A year ago, I quit my comfortable job at the Peace Corps in D.C. and moved to San Francisco with nothing but two suitcases, my newfound...
A year ago, I quit my comfortable job at the Peace Corps in Washington, D.C. and moved to San Francisco with nothing but two suitcases, my newfound optimism, and a lot of energy. Now I’m writing a book about my journey. The Quarter-Life Breakthrough is a handbook for 20- and 30-somethings trying to make a living doing what they love.
According to a recent Gallup poll, more than 50 percent of Americans are not engaged at work. In 2011, more than 25 percent of Americans between ages 25 and 34 were not working. As hard it is to find a job, it’s even more difficult to find work that provides meaning and fulfillment, and makes an impact in the lives of others.
Before I moved, I felt like something was wrong with me for wanting to leave a job at an organization I believed in, which was doing great work all over the world, providing me with a good salary, benefits, and job security. After I started writing about my career transition on my blog, I realized readers were also facing the same challenge of how to match their skills and interests with an organization or company aligned with their values and what they wanted to do to change in the world.
Critics love to hate on millennials—they call us the lazy generation, the entitled generation, the “me me me generation.” Based on the millennials I know and the ones I profile in my book, these stereotypes couldn’t be farther from the truth. Millennials want to work—and despite being shackled by debt—they are not motivated by money, but rather by making the world more compassionate, innovative, and sustainable.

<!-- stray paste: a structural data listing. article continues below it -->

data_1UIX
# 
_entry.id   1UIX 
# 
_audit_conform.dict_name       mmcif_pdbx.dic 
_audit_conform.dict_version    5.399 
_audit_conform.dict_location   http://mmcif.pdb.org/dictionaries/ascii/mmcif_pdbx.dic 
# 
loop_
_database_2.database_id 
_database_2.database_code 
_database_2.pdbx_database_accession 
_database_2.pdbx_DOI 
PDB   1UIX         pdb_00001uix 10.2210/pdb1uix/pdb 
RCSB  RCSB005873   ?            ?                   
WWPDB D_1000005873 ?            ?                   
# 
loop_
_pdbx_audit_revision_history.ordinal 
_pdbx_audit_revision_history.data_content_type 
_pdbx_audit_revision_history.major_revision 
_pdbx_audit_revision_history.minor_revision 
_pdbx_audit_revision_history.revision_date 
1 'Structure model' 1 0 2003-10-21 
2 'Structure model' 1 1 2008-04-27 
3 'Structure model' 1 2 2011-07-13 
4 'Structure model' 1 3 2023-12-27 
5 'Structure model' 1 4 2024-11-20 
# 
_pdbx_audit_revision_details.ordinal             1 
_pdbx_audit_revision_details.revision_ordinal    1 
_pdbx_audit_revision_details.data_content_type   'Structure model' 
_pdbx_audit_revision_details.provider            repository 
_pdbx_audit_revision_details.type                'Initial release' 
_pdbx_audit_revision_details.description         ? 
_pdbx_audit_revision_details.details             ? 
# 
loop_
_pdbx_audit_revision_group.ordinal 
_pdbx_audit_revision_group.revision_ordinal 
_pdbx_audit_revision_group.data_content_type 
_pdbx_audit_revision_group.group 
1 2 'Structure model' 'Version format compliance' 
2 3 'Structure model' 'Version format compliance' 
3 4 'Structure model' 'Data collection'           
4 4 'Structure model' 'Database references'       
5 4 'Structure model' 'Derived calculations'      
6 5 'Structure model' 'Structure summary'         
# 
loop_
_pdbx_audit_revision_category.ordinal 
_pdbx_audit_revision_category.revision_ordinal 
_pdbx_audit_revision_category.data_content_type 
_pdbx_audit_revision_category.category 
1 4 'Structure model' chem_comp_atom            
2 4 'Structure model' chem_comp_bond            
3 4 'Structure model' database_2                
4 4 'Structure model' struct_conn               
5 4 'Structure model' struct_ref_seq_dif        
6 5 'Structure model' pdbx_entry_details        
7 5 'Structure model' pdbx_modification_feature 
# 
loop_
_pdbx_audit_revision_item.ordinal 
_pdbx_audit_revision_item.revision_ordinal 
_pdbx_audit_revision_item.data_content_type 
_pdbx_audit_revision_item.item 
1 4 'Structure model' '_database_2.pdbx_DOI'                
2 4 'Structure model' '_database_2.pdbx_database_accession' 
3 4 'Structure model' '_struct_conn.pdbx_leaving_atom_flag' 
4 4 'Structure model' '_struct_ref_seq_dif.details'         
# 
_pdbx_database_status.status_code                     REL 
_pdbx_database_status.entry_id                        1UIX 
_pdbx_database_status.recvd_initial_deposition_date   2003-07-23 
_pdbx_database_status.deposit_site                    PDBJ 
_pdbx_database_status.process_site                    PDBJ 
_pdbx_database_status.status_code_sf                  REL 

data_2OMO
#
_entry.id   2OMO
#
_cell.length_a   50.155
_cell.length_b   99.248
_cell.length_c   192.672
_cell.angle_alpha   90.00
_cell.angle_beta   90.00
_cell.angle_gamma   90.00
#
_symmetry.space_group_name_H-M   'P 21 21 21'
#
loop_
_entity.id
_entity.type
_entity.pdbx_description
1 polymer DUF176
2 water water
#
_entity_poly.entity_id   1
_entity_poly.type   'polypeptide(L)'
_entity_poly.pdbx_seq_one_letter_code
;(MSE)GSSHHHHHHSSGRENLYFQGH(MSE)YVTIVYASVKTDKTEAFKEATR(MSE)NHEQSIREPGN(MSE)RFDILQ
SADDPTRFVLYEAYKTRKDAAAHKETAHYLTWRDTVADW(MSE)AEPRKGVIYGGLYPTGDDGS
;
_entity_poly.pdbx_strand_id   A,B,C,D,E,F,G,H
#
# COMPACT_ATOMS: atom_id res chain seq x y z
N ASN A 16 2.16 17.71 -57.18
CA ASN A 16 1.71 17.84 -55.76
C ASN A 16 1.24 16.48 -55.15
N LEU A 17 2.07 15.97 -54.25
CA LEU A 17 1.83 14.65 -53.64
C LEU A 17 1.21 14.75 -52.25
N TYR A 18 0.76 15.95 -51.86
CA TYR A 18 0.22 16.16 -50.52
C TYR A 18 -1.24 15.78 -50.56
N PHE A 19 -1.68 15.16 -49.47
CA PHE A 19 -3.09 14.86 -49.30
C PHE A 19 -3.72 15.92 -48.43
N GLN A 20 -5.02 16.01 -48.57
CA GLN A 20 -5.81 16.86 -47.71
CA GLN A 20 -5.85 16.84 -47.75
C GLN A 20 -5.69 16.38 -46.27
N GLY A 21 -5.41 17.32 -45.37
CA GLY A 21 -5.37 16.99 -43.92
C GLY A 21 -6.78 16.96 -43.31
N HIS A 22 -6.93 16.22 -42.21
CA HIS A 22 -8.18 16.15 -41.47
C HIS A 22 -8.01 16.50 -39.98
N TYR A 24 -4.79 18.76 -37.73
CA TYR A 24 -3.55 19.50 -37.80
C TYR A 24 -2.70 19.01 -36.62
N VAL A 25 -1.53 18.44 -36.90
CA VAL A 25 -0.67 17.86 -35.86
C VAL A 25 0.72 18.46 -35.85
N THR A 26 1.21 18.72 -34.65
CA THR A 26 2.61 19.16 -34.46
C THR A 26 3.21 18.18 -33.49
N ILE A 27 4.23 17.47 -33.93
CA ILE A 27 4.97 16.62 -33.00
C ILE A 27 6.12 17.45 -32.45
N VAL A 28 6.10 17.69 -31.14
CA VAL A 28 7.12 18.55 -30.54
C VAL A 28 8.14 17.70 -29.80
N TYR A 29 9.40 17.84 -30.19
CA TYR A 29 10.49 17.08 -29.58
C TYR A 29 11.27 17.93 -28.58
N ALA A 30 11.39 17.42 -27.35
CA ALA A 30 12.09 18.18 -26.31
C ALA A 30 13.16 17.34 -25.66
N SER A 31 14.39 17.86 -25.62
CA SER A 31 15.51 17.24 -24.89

The millennials I met on my journey over the past year took me to the StartingBloc Institute, the Dell Social Innovation Lab, and the mentoring program Bold Academy. They are teaching financial literacy and entrepreneurship to urban students, designing toys to inspire the next generation of female engineers, and building rotating solar panels for communities without access to affordable clean energy. Far from the “me me me generation,” ours is the Purpose Generation, a group who refuses to settle, because we know how great our impact is when we find work we care about.
The Quarter-Life Breakthrough is not just about the advice I received while finding work as a freelance writer and eventually as the academy director of Bold Academy, but it’s also about how to build a supportive community that believes in you, a community of people who will hold you accountable to your dreams.
Our generation cares deeply about aligning our work with who we are and what we believe in. We are willing to change careers multiple times, become entrepreneurs and then intrapreneurs (and then entrepreneurs again), take risks that frighten our parents and our bank accounts, and start new paths at the ages of 23, 27, and 30. But we can’t do it alone. We need each other, and that’s why I’m writing this book.
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